By Rachel Konrad
February 14, 2007
SAN FRANCISCO -- Signals from aliens, an unskilled rapper and a
Swedish-American computer geek converged in an unusual, nerdy ode to a
couple's love for each other.
The story began with a project by the Space Sciences Laboratory at the
University of California, Berkeley, which has signed up more than 1
million volunteers worldwide in a search for extraterrestrial
intelligence since 1999. The SETI@home project uses volunteers'
computers when they go into screen-saver mode to crunch data in search
of possible evidence of radio transmissions from space using data from
the Arecibo radio telescope.
James Melin, a software programmer for a county government agency in
Minnesota, volunteers with the project and runs SETI@home on his seven
home computers, which periodically communicate over the Internet with
University of California servers. Whenever communication takes place,
servers record the remote computer's Internet Protocol address and file
it in a database that people running the software can view.
An IP address a set of numbers separated by periods functions like a
street address or a phone number to provide an identity for any computer
connected to the Internet.
Several years ago, Melin installed SETI@home on his wife's laptop, which
was stolen from the couple's Minneapolis home on Jan. 1.
Annoyed at the break-in and alarmed that someone could delete the
screenplays and novels that his wife, Melinda Kimberly, was writing
Melin monitored the SETI@home database to see if the stolen laptop would
talk to the Berkeley servers. The laptop checked in three times within a
week, and Melin sent the IP addresses to the Minneapolis Police
Officers subpoenaed Quest Communications, Melin's Internet service
provider, to determine the address where the stolen laptop logged onto
the Internet. Within days, officers seized the computer and returned it
to the rightful owners.
The computer contained Kimberly's writings, and thieves didn't appear to
have broken into her e-mail or other personal folders or programs.
But the returned computer contained 20 tracks of rap music with
unintelligible lyrics, possibly from the person who stole the computer
or bought it on the black market.
It's really, really horrid rap, said Melin, 43. It makes Ludacris look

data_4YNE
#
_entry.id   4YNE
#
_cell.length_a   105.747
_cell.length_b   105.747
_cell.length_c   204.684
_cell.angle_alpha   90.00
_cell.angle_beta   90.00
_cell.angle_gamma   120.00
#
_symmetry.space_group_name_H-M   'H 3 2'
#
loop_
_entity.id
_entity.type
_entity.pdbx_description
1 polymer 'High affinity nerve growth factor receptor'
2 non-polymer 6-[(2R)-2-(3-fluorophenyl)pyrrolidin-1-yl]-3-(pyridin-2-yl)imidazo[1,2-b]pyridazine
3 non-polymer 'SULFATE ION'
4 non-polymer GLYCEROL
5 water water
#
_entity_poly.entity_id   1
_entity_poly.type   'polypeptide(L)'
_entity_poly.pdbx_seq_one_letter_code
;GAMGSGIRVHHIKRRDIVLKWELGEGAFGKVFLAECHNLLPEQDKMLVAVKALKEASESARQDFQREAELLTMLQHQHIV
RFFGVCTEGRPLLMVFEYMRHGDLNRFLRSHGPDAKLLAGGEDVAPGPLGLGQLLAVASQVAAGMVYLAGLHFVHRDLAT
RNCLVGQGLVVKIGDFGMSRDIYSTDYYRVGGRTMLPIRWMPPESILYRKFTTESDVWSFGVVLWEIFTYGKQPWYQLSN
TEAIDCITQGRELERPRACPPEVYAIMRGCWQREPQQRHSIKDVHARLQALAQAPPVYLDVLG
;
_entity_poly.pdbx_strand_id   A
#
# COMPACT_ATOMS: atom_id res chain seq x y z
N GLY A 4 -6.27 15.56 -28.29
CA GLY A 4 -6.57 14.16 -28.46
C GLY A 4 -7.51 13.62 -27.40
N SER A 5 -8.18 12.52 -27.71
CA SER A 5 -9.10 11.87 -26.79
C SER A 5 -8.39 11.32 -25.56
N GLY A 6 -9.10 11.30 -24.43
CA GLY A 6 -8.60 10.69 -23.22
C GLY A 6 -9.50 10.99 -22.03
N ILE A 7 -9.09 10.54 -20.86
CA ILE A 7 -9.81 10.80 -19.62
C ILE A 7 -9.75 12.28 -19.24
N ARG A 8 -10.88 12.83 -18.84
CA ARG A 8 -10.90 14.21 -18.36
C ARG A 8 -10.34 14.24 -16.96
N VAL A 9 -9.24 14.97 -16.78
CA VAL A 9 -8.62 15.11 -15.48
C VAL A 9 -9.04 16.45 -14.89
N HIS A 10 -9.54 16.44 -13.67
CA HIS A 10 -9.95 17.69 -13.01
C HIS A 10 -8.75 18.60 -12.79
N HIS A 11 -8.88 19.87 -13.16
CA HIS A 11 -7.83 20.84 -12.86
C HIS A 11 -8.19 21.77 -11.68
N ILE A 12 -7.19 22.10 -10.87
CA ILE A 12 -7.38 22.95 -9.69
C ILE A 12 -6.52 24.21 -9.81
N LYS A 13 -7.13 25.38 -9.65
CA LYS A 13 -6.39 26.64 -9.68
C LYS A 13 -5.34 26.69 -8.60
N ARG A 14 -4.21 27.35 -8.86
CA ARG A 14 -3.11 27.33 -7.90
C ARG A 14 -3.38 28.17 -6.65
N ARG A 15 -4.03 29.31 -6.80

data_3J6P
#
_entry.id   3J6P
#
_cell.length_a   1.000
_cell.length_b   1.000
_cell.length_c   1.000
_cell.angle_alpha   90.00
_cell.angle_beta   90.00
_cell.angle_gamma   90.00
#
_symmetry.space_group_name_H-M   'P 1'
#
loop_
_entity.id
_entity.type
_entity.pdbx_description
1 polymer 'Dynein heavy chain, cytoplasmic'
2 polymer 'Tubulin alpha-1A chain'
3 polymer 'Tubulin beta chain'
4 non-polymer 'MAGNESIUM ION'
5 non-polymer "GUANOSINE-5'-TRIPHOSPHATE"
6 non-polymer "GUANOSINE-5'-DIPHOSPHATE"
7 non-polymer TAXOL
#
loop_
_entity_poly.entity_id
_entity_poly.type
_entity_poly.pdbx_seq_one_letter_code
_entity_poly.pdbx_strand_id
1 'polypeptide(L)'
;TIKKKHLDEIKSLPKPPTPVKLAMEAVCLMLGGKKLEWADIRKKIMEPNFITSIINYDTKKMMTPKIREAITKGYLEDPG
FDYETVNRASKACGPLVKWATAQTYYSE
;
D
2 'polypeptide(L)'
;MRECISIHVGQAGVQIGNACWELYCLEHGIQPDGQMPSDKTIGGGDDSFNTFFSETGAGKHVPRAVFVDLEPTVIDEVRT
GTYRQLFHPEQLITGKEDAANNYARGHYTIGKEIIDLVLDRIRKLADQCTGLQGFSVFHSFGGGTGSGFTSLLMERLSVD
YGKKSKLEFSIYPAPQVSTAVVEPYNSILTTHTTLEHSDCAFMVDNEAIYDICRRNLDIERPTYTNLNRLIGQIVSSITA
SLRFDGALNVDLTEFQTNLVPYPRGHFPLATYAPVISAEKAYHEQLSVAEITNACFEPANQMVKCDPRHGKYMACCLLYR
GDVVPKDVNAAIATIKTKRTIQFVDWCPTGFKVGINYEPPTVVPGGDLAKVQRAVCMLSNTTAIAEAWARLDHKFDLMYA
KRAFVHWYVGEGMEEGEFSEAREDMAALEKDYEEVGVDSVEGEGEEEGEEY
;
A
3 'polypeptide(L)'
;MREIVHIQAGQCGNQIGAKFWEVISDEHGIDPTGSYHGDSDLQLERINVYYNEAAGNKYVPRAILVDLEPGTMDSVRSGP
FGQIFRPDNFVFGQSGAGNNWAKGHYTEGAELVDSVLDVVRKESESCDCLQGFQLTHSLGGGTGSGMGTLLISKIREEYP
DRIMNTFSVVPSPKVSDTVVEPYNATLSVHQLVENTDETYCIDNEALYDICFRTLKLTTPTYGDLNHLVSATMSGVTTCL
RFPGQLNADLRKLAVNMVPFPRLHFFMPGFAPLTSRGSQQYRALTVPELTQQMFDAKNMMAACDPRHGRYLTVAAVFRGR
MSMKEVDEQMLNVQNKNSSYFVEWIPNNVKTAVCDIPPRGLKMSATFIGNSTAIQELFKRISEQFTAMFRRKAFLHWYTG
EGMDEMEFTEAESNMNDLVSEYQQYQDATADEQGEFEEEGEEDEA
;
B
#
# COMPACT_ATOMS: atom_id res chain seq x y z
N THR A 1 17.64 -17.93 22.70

Kimberly, 31, said the incident reaffirmed her love for Melin. They met
when she was only 15 years old, while she was dressed as a medieval
wench and he was a Scots highlander at a Renaissance Faire.
The native Minnesotans bonded over their Scandinavian roots and remained
friends for a couple years, interacting in their medieval garb at summer
festivals. They began dating when she was 17 and got married just shy of
her 20th birthday.
Since Kimberly got laid off last year, the couple has been living apart.
Kimberly moved to Oceanside to work on her writing, and her husband
plans to join her after he's vested in his pension.
I always knew that a geek would make a great husband, Kimberly said
Wednesday. He always backed up all my data, but this topped it all. It
became like Mission Impossible for him, looking for hard evidence for
the cops to use. ... He's a genius my hero.
Dave Anderson, a research scientist at University of California,
Berkeley, and director of SETI@home, said the case appears to be the
first successful recovery of a stolen computer through SETI@home, one of
the world's best known distributed computing projects.
Unless a computer-savvy thief uninstalls nearly every piece of software
before connecting to the Internet, he said, SETI@home would track the
machine and the thief would likely never know it.
I have some advice for thieves: Don't connect to the network, Anderson
Copyright 2007 Union-Tribune Publishing Co.
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